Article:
You could make a strong case for LCD Soundsystem's debut single, 2002's Losing My Edge, being the best song by any group on this list. Sonically and thematically, it defined the zeitgeist and turned its creator, James Murphy, into both a reluctant spokesman for his generation in New York and an unlikely pop star.

Murphy had founded the now-legendary DFA Records with Tim Goldsworthy in 2001. LCD Soundsystem began ostensibly as a low-key studio project releasing music on the label, then grew into a full-band touring behemoth and one of the most critically lauded groups of the decade. Their three albums are classics and what a way to go out - with a monster final show at Madison Square Garden in 2011 and a spin-off live album.

Where are they now? Gloriously disbanded. Except not; they're back and playing Glastonbury! "There are people who feel betrayed by us coming back," Murphy sheepishly wrote in a statement after some fans expressed feeling conned by their return.

The Rapture

The Rapture, in its first incarnation, was a noisy punk band from California signed to Sup Pop before James Murphy saw them play in New York in 1999 and persuaded them to move east so DFA could produce them. Steeped in the hardcore scene, they were initially reluctant to move into the more dance-orientated direction that Murphy preferred, but the partnership worked and hit magnificent fruition with 2002 punk-funk single House of Jealous Lovers, a UK top 30 hit.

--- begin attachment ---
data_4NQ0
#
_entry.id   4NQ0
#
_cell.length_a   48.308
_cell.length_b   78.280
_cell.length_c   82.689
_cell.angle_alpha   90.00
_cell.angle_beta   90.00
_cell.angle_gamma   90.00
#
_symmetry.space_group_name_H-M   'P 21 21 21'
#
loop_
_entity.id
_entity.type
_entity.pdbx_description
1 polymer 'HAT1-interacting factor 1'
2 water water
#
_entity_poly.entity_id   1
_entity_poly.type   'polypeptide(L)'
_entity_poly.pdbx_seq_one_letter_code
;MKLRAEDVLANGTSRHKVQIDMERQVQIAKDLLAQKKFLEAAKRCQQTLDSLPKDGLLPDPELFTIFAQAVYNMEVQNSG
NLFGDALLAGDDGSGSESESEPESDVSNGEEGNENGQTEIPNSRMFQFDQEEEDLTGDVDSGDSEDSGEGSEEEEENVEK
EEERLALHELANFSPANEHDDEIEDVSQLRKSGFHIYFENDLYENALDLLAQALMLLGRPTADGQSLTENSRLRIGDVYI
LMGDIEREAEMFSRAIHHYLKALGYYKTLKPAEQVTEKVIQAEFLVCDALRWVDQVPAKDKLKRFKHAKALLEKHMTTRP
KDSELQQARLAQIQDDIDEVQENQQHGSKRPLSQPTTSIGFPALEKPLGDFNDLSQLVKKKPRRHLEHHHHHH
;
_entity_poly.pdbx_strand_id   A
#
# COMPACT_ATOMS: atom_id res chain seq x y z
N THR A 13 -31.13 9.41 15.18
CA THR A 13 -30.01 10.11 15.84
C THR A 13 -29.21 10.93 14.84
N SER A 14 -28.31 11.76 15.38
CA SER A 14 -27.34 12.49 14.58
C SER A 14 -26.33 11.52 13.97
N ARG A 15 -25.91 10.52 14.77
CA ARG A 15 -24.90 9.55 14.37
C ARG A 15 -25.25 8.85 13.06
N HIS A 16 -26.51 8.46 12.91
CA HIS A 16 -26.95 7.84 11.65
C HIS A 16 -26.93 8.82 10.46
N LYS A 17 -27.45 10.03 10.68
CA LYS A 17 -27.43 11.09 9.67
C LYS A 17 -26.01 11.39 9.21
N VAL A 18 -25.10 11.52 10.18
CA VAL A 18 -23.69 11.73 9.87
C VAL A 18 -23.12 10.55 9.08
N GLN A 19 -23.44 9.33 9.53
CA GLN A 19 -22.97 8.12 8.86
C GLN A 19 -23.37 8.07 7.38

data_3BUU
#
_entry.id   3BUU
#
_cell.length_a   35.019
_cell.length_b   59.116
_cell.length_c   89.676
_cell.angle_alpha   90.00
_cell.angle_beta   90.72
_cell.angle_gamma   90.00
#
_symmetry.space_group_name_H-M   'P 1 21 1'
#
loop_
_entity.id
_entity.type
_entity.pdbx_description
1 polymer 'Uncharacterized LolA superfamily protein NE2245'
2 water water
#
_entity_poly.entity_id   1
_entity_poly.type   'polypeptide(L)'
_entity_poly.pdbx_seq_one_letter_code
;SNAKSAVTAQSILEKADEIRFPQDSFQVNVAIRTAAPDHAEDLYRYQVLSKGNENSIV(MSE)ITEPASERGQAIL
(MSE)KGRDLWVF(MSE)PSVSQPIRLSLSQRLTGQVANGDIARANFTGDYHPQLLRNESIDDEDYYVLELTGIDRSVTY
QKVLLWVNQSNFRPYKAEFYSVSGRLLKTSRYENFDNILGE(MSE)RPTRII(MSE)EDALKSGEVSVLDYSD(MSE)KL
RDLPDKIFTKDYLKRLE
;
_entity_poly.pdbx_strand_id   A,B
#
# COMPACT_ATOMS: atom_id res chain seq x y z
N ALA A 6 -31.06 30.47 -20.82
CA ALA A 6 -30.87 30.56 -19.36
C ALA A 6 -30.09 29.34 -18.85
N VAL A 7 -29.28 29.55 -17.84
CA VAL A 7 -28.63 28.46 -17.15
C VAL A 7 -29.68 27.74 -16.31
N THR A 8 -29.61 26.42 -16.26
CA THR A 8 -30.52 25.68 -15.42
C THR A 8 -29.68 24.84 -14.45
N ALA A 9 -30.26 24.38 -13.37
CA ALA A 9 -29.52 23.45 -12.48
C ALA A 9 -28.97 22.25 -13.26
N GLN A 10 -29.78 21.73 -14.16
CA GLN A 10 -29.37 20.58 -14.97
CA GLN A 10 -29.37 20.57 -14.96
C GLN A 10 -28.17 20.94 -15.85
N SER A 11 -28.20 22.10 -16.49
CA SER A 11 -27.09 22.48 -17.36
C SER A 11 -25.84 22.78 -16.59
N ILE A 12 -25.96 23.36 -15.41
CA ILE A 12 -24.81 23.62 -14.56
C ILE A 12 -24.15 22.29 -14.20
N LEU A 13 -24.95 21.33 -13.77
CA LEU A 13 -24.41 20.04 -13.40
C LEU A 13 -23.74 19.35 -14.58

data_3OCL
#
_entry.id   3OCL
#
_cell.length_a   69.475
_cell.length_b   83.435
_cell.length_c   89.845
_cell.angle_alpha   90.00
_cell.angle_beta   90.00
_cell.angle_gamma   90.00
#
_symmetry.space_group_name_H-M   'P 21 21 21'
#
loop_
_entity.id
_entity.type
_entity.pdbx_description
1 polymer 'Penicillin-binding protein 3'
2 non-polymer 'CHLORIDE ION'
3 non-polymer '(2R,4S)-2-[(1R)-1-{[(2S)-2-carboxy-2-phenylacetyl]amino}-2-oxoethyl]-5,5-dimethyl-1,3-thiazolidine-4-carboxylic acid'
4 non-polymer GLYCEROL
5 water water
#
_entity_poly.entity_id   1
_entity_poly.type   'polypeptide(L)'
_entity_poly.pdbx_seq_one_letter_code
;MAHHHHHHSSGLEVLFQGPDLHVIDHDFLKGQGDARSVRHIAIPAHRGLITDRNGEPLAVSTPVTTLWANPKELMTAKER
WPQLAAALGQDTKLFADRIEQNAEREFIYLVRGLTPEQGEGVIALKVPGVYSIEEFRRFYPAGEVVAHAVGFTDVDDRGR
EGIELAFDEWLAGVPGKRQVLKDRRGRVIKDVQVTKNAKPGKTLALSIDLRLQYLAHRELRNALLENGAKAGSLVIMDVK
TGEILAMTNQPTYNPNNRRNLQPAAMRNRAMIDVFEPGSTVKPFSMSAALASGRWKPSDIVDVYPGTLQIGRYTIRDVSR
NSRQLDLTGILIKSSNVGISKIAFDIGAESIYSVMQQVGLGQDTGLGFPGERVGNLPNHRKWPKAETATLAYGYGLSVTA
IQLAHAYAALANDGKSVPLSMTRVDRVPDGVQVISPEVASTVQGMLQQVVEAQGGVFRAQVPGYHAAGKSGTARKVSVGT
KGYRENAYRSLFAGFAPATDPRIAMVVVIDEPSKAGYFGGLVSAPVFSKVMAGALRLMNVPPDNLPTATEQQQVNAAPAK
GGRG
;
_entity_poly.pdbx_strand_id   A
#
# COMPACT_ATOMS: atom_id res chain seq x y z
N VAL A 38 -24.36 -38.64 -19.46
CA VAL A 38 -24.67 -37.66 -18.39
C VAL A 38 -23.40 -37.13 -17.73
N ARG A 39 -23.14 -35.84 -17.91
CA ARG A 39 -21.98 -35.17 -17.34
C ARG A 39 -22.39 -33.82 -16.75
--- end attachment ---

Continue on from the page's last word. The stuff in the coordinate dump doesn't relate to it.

They instantly became the signature DFA Records' band, seemingly poised to cross over. Their full-length debut, 2003's Echoes, had fabulous moments, but the group never caught on in the way that LCD Soundsystem did. They went major-label for 2006's Pieces of the People We Love, then took a break. The horse had bolted by the time they released a lackluster 2011 comeback, In the Grace of Your Love, on DFA but without bassist Mattie Safer, a key member.

Where are they now? Officially disbanded, as of 2014.

Interpol

Interpol are so well-known for their intra-band squabbles it's a wonder they're still around today, and you could say the same for The Strokes. They actually pre-date The Strokes by a year or so, and while plenty will suggest that they just aren't the same band since bassist Carlos Dengler left in 2010, their 2014 fifth album El Pintor - the first without Carlos - was reviewed well and went Top 10 in both the US and UK, as indeed its two predecessors did.